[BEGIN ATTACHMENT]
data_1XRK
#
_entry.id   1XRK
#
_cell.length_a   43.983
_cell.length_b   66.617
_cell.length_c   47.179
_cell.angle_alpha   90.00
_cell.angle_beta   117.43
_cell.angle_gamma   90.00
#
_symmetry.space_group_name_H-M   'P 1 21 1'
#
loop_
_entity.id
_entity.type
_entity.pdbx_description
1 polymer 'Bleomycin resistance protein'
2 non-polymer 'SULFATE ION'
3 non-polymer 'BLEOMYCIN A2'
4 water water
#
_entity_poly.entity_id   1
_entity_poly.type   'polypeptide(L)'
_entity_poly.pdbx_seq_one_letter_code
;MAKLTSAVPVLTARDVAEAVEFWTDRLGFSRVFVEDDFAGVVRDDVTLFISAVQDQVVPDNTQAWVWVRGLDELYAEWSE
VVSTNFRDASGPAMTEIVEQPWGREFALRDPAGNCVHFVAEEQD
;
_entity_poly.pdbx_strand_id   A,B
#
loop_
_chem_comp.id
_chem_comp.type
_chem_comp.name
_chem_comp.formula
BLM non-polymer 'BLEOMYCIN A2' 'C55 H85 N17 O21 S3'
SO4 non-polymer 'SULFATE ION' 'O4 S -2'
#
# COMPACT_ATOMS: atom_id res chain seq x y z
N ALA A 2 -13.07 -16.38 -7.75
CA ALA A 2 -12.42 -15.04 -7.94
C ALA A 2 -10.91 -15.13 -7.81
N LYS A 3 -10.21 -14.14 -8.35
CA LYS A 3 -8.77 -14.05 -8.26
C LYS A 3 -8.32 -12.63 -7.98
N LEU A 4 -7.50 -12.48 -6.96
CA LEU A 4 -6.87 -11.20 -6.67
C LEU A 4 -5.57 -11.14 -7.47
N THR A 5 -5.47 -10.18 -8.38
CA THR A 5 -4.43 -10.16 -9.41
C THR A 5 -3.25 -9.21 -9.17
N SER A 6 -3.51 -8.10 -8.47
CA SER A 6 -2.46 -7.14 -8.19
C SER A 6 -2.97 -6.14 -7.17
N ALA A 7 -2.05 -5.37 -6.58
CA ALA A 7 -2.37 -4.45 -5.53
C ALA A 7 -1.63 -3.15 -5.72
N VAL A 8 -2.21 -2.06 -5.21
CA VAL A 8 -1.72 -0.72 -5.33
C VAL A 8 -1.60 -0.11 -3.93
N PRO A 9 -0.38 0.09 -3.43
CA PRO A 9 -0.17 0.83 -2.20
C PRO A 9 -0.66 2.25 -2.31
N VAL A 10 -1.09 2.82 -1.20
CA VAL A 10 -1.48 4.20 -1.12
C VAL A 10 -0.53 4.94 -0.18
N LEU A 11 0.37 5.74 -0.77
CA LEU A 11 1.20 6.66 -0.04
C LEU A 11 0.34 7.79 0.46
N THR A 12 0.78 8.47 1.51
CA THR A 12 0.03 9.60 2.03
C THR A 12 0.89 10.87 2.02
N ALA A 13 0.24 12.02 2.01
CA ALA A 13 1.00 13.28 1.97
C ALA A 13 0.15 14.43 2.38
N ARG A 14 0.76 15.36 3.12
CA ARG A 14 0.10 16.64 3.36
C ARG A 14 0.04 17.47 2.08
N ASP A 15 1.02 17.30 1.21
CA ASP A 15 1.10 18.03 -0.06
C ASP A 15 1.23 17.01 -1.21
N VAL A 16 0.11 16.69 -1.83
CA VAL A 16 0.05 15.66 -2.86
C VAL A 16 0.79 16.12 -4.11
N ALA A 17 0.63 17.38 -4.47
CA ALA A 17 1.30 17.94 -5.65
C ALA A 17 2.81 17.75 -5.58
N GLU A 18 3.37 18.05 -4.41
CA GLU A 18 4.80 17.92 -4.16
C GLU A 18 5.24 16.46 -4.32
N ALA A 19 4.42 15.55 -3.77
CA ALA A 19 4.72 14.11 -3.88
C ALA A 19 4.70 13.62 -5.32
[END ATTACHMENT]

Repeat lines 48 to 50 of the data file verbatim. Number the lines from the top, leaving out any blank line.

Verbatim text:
C LEU A 4 -5.57 -11.14 -7.47
N THR A 5 -5.47 -10.18 -8.38
CA THR A 5 -4.43 -10.16 -9.41